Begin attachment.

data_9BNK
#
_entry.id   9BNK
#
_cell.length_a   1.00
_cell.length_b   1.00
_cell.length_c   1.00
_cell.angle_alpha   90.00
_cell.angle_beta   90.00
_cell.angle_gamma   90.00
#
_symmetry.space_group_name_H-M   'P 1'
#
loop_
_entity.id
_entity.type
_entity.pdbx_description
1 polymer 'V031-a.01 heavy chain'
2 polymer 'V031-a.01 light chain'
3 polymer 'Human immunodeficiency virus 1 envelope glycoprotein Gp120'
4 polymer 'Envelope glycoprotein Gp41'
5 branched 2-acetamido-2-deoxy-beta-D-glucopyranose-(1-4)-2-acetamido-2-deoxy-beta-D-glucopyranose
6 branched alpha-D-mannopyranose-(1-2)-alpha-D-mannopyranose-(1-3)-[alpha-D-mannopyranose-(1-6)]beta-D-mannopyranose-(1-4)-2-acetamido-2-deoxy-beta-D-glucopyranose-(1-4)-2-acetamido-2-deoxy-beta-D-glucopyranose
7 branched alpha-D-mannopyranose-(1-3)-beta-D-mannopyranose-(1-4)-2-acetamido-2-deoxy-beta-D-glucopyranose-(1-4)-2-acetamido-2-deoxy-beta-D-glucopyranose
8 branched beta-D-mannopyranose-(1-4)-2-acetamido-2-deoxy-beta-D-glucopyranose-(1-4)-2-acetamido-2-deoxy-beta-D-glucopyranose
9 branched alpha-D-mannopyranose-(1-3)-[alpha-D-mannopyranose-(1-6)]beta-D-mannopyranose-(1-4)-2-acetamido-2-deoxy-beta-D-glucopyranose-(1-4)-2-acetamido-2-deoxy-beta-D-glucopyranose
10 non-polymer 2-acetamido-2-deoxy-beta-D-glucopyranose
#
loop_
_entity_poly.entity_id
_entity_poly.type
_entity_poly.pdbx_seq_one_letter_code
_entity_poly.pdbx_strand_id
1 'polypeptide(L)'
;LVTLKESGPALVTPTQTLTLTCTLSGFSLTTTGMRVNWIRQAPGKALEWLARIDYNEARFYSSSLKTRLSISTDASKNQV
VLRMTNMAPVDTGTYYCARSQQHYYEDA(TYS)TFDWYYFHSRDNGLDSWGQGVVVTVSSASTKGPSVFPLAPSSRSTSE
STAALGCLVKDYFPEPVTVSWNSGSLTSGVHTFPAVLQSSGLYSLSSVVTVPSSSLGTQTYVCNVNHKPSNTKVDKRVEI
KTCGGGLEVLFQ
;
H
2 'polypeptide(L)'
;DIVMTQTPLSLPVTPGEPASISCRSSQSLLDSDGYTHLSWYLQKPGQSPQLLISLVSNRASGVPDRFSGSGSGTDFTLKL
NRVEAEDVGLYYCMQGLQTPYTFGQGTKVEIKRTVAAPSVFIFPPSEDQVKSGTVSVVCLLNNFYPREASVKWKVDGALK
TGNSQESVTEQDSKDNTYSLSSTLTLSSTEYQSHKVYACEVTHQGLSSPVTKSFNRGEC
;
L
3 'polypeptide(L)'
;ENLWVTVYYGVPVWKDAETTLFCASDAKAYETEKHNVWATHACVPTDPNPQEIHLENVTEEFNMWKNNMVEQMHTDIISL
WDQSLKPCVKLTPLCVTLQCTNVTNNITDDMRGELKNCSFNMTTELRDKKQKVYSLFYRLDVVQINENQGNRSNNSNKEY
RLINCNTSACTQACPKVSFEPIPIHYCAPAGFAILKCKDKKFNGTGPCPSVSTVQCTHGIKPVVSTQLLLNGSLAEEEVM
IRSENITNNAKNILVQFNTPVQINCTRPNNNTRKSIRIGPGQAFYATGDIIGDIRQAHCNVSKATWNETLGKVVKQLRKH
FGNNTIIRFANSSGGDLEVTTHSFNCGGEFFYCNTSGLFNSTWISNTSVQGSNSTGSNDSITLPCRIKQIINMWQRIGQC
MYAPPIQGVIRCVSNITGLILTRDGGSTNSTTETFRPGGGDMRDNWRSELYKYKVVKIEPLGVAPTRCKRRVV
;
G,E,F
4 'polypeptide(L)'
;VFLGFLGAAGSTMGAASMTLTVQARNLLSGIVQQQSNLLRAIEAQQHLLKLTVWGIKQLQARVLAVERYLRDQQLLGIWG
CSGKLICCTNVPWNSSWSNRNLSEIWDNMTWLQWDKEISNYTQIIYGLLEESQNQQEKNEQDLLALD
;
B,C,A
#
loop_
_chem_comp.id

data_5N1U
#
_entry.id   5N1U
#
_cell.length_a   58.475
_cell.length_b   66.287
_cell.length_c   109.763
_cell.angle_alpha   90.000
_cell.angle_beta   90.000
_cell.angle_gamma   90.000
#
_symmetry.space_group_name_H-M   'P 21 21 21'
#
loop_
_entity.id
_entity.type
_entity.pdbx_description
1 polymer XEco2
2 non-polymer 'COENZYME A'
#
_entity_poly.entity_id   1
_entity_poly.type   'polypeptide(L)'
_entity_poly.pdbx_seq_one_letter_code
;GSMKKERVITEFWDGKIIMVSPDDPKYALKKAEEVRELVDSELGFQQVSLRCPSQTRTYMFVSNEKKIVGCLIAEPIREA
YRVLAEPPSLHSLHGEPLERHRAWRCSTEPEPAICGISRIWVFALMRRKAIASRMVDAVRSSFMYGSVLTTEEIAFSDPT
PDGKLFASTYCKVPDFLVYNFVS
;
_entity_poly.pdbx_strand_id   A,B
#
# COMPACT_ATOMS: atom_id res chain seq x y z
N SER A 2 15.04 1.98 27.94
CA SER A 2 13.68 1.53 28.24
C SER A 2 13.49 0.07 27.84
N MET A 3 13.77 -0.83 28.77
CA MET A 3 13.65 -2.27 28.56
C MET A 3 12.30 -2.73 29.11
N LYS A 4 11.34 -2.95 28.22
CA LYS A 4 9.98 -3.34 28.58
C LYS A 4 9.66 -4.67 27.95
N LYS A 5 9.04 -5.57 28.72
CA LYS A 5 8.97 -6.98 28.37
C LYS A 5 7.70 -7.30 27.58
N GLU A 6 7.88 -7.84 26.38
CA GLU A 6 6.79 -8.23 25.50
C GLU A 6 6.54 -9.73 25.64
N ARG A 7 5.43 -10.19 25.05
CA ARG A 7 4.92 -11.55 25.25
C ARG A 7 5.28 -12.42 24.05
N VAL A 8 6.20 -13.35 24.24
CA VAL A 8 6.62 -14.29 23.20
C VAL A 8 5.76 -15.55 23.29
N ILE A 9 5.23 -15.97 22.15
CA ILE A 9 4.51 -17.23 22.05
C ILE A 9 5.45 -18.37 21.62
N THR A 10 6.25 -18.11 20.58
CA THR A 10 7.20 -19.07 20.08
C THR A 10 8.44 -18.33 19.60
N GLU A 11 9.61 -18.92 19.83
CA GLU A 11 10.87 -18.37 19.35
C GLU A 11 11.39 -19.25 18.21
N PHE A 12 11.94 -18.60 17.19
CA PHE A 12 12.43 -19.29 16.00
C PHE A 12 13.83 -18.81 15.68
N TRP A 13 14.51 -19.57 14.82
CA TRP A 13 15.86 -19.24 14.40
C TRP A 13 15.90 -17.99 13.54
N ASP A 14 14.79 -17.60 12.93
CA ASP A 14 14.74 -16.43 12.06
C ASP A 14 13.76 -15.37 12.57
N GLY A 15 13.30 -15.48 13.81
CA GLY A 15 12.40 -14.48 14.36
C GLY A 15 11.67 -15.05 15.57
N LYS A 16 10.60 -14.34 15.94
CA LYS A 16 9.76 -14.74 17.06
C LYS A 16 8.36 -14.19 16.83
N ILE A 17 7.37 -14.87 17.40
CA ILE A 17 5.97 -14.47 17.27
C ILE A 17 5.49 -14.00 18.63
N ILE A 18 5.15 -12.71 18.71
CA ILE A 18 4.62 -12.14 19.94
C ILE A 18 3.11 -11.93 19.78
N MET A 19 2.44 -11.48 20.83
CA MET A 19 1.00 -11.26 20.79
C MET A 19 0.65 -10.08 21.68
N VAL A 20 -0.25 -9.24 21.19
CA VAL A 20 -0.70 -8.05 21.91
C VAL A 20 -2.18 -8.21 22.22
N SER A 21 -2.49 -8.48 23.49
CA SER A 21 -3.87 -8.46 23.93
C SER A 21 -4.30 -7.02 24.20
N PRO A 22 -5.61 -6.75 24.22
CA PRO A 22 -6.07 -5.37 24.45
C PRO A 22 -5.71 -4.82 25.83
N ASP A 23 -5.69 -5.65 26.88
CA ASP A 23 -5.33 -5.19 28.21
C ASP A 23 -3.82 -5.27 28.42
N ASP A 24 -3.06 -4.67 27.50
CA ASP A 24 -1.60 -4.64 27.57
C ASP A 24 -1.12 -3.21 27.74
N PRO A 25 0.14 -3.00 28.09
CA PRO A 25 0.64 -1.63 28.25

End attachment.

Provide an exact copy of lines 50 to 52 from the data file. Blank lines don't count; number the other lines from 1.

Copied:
RLINCNTSACTQACPKVSFEPIPIHYCAPAGFAILKCKDKKFNGTGPCPSVSTVQCTHGIKPVVSTQLLLNGSLAEEEVM
IRSENITNNAKNILVQFNTPVQINCTRPNNNTRKSIRIGPGQAFYATGDIIGDIRQAHCNVSKATWNETLGKVVKQLRKH
FGNNTIIRFANSSGGDLEVTTHSFNCGGEFFYCNTSGLFNSTWISNTSVQGSNSTGSNDSITLPCRIKQIINMWQRIGQC